Remember also what the President said in his speech in Saudi Arabia on Sunday May 21st, where he attempted to draw a clear line between right and wrong, between good and evil, and between the civilized world and barbarism: “The true toll of ISIS, AL-Qaeda, Hezbollah, Hamas, and so many others, must be counted not only in the number of dead. It must also be counted in generations of vanished dreams … But this untapped potential, this tremendous cause for optimism, is held at bay by bloodshed and terror. There can be no coexistence with this violence. There can be no tolerating it, no accepting it, no excusing it, and no ignoring it. Every time a terrorist murders an innocent person, and falsely invokes the name of God, it should be an insult to every person of faith. Terrorists do not worship God, they worship death.”
Again, Trump is right about this. The terrorist group Hamas has itself admitted that they love death, saying: “We are truly a people who love death as much as our enemies love life.” This love for death is the unifying core of the jihadist organizations operating both near and in the far-flung corners of the world. As I have written previously: “ISIS has carried out spectacular terrorist attacks around the world, including the Pulse nightclub shooting, the San Bernardino massacre, the attacks in Nice, the Paris attacks, the Charlie Hebdo attack, the Brussels bombings, the Istanbul attack, the Westminster attack, the Stockholm truck attack, and the recent bombings of Coptic Christian churches in Egypt on Palm Sunday.” This is the worship of death. And let’s not forget about al-Qaeda’s brazen killing of innocent people over the years as well: the attack on Khobar Towers, the African Embassy bombings, the USS Cole bombing, the Madrid train bombings, the London train bombings, the Bali nightclub attack, its attacks on our service members in Iraq and Afghanistan and Syria and Somalia and Yemen and elsewhere, and of course the attacks of 9/11 that took 3,000 innocent lives. And the list goes on. Indeed, what else can you conclude when any territory controlled by these terrorist groups is marked by nothing but oppression, subjugation, slavery, crucifixion, torture, beheadings, and genocide? This, again, is the worship of death.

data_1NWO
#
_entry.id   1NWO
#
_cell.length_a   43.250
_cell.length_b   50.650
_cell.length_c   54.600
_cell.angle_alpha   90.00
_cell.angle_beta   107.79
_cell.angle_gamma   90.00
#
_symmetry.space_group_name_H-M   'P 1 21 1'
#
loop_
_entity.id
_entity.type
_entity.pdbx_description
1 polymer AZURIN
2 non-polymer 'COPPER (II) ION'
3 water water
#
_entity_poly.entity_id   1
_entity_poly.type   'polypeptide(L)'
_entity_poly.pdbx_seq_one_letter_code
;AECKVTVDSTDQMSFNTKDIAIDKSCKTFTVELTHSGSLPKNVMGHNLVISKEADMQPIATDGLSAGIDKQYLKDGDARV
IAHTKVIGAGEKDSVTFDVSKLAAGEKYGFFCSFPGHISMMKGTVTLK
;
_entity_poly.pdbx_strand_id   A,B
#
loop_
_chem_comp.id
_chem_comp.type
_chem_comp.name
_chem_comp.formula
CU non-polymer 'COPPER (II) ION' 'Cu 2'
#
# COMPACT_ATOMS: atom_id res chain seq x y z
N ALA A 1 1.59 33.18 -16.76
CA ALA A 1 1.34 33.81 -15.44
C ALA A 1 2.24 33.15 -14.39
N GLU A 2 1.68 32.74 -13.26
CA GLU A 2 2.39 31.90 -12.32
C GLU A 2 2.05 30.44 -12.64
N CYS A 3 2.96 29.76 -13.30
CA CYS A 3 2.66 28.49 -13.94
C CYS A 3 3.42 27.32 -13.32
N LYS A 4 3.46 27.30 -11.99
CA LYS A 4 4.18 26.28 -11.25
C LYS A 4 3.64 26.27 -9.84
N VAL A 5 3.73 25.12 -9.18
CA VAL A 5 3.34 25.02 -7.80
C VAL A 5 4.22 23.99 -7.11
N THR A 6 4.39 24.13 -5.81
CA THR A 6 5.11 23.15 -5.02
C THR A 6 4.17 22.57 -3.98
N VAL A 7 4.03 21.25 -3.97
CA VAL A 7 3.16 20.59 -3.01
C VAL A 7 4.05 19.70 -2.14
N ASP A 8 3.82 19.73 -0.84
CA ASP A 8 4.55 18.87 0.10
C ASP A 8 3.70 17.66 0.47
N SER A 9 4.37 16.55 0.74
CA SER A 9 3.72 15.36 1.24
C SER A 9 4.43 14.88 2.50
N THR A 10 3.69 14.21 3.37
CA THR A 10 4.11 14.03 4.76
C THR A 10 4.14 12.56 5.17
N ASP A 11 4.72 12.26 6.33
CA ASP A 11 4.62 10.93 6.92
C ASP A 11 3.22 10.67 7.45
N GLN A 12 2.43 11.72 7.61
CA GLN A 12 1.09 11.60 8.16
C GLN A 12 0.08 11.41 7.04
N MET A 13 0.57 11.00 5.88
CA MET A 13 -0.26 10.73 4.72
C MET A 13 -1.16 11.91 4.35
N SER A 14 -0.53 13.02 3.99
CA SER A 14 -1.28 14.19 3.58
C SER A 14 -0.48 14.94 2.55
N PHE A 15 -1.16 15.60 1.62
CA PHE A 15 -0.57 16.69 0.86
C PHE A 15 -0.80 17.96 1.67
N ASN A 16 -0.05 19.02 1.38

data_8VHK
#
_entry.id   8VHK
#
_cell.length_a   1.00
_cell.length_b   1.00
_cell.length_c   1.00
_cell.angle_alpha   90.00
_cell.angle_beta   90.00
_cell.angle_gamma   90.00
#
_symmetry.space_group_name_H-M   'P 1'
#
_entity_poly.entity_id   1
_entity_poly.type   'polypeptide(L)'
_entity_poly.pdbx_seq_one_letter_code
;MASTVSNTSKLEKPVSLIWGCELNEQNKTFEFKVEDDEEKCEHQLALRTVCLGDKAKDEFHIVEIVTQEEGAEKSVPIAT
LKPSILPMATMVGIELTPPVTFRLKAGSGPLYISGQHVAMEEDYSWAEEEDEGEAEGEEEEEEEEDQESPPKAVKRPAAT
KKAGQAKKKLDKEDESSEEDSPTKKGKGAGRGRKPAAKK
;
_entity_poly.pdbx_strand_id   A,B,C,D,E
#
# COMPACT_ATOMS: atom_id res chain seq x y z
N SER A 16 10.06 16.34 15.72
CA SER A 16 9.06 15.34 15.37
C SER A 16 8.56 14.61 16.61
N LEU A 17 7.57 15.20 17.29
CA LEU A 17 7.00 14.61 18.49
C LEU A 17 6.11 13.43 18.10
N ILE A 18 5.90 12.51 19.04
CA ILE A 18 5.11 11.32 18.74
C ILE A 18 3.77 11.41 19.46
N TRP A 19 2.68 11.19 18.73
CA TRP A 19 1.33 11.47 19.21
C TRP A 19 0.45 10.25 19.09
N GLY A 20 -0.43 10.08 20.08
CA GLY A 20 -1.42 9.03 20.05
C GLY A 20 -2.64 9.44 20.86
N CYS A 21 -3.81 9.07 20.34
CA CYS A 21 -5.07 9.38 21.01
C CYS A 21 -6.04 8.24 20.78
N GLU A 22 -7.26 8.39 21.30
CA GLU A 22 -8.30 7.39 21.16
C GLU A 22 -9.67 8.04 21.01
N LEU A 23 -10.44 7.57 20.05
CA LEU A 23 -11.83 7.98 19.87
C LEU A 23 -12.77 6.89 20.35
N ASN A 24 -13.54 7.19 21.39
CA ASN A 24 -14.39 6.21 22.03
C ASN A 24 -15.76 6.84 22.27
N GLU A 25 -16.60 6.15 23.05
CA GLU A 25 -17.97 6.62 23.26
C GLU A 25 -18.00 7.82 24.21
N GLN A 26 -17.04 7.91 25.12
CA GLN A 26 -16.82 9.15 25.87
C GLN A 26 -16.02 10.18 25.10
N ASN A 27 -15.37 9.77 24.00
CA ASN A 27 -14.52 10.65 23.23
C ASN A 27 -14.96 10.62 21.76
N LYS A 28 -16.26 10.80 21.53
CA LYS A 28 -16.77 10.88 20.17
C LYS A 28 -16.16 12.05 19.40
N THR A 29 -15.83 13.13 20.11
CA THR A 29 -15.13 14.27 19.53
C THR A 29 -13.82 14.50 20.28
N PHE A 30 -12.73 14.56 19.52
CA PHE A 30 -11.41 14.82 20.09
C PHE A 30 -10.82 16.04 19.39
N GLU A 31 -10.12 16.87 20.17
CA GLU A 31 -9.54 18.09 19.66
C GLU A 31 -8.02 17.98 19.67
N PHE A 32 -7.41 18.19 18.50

This murderous terrorism in Manchester was not nearly the first such attack and, sadly, it will not be the last. There are lots of these evil losers who worship death scattered amongst us and throughout the world, and, because of them, more innocent people will die. But here’s the good news: There is no sign that the United Kingdom, the United States, or our allies will somehow back down in the face of evil – indeed, our resolve grows only stronger. We have goodness, we have truth, we have righteousness, and we have the finest fighting force in the history of the world all on our side. Here’s the thing about worshiping death – life is more powerful and, if you’re Christian, you know that life has actually already conquered death. And the thing about evil is this – good is simply more powerful (always has been and always will be). And, finally, the thing about losers is this – in the end, well, they lose.